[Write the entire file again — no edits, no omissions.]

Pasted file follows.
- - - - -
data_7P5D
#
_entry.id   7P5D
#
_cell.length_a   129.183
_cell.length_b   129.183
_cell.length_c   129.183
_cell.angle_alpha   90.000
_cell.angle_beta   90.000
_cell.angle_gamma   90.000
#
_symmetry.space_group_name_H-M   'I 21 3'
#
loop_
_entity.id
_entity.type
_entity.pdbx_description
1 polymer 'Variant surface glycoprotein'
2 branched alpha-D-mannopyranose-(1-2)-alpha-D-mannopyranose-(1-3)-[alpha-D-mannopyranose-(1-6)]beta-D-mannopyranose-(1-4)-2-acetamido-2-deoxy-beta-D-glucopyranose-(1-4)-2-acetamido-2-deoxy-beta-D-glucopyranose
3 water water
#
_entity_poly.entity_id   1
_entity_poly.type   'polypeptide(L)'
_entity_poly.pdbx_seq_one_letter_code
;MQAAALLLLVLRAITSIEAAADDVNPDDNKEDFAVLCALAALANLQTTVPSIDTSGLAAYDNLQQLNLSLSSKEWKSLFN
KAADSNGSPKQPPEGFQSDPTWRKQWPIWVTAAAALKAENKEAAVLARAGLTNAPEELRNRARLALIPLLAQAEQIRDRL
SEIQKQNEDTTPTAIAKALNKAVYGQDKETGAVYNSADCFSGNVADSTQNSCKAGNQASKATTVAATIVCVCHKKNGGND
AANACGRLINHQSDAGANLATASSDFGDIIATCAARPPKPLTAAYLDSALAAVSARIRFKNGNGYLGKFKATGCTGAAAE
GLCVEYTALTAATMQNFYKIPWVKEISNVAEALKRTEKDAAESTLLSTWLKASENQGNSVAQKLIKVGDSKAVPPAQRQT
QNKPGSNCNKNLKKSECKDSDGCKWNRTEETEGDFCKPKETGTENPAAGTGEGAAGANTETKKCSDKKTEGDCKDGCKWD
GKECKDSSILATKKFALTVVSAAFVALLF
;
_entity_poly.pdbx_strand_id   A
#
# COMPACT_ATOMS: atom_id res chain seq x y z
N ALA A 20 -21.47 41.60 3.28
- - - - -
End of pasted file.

data_7P5D
#
_entry.id   7P5D
#
_cell.length_a   129.183
_cell.length_b   129.183
_cell.length_c   129.183
_cell.angle_alpha   90.000
_cell.angle_beta   90.000
_cell.angle_gamma   90.000
#
_symmetry.space_group_name_H-M   'I 21 3'
#
loop_
_entity.id
_entity.type
_entity.pdbx_description
1 polymer 'Variant surface glycoprotein'
2 branched alpha-D-mannopyranose-(1-2)-alpha-D-mannopyranose-(1-3)-[alpha-D-mannopyranose-(1-6)]beta-D-mannopyranose-(1-4)-2-acetamido-2-deoxy-beta-D-glucopyranose-(1-4)-2-acetamido-2-deoxy-beta-D-glucopyranose
3 water water
#
_entity_poly.entity_id   1
_entity_poly.type   'polypeptide(L)'
_entity_poly.pdbx_seq_one_letter_code
;MQAAALLLLVLRAITSIEAAADDVNPDDNKEDFAVLCALAALANLQTTVPSIDTSGLAAYDNLQQLNLSLSSKEWKSLFN
KAADSNGSPKQPPEGFQSDPTWRKQWPIWVTAAAALKAENKEAAVLARAGLTNAPEELRNRARLALIPLLAQAEQIRDRL
SEIQKQNEDTTPTAIAKALNKAVYGQDKETGAVYNSADCFSGNVADSTQNSCKAGNQASKATTVAATIVCVCHKKNGGND
AANACGRLINHQSDAGANLATASSDFGDIIATCAARPPKPLTAAYLDSALAAVSARIRFKNGNGYLGKFKATGCTGAAAE
GLCVEYTALTAATMQNFYKIPWVKEISNVAEALKRTEKDAAESTLLSTWLKASENQGNSVAQKLIKVGDSKAVPPAQRQT
QNKPGSNCNKNLKKSECKDSDGCKWNRTEETEGDFCKPKETGTENPAAGTGEGAAGANTETKKCSDKKTEGDCKDGCKWD
GKECKDSSILATKKFALTVVSAAFVALLF
;
_entity_poly.pdbx_strand_id   A
#
# COMPACT_ATOMS: atom_id res chain seq x y z
N ALA A 20 -21.47 41.60 3.28